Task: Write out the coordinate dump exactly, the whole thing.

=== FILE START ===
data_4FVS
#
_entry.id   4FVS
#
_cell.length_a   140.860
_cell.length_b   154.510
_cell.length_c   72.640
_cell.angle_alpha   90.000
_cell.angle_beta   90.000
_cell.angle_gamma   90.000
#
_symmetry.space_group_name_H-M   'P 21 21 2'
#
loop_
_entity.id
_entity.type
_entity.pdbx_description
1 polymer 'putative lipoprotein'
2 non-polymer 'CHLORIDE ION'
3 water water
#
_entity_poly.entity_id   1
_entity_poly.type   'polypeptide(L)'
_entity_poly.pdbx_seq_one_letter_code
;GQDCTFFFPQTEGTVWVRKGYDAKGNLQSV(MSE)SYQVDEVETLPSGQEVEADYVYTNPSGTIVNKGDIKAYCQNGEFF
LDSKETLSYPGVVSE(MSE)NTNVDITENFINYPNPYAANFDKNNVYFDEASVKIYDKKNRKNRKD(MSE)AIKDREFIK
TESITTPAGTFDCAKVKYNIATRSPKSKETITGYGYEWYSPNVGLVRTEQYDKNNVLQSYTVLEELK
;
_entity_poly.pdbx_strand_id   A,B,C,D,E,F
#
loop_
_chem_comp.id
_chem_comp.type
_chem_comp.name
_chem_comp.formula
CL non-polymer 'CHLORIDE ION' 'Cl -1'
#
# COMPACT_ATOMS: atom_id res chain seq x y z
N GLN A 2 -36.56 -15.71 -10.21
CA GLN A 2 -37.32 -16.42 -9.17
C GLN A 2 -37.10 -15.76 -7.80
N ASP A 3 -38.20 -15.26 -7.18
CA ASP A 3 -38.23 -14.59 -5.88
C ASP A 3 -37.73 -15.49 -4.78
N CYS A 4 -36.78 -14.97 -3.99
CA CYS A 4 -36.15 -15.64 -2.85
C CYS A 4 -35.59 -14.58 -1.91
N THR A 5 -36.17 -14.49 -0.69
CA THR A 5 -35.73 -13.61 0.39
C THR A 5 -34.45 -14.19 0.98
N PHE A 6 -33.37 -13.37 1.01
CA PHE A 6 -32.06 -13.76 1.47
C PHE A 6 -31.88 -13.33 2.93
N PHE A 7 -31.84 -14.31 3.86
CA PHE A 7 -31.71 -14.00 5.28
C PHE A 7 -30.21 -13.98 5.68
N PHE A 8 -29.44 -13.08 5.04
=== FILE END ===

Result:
data_4FVS
#
_entry.id   4FVS
#
_cell.length_a   140.860
_cell.length_b   154.510
_cell.length_c   72.640
_cell.angle_alpha   90.000
_cell.angle_beta   90.000
_cell.angle_gamma   90.000
#
_symmetry.space_group_name_H-M   'P 21 21 2'
#
loop_
_entity.id
_entity.type
_entity.pdbx_description
1 polymer 'putative lipoprotein'
2 non-polymer 'CHLORIDE ION'
3 water water
#
_entity_poly.entity_id   1
_entity_poly.type   'polypeptide(L)'
_entity_poly.pdbx_seq_one_letter_code
;GQDCTFFFPQTEGTVWVRKGYDAKGNLQSV(MSE)SYQVDEVETLPSGQEVEADYVYTNPSGTIVNKGDIKAYCQNGEFF
LDSKETLSYPGVVSE(MSE)NTNVDITENFINYPNPYAANFDKNNVYFDEASVKIYDKKNRKNRKD(MSE)AIKDREFIK
TESITTPAGTFDCAKVKYNIATRSPKSKETITGYGYEWYSPNVGLVRTEQYDKNNVLQSYTVLEELK
;
_entity_poly.pdbx_strand_id   A,B,C,D,E,F
#
loop_
_chem_comp.id
_chem_comp.type
_chem_comp.name
_chem_comp.formula
CL non-polymer 'CHLORIDE ION' 'Cl -1'
#
# COMPACT_ATOMS: atom_id res chain seq x y z
N GLN A 2 -36.56 -15.71 -10.21
CA GLN A 2 -37.32 -16.42 -9.17
C GLN A 2 -37.10 -15.76 -7.80
N ASP A 3 -38.20 -15.26 -7.18
CA ASP A 3 -38.23 -14.59 -5.88
C ASP A 3 -37.73 -15.49 -4.78
N CYS A 4 -36.78 -14.97 -3.99
CA CYS A 4 -36.15 -15.64 -2.85
C CYS A 4 -35.59 -14.58 -1.91
N THR A 5 -36.17 -14.49 -0.69
CA THR A 5 -35.73 -13.61 0.39
C THR A 5 -34.45 -14.19 0.98
N PHE A 6 -33.37 -13.37 1.01
CA PHE A 6 -32.06 -13.76 1.47
C PHE A 6 -31.88 -13.33 2.93
N PHE A 7 -31.84 -14.31 3.86
CA PHE A 7 -31.71 -14.00 5.28
C PHE A 7 -30.21 -13.98 5.68
N PHE A 8 -29.44 -13.08 5.04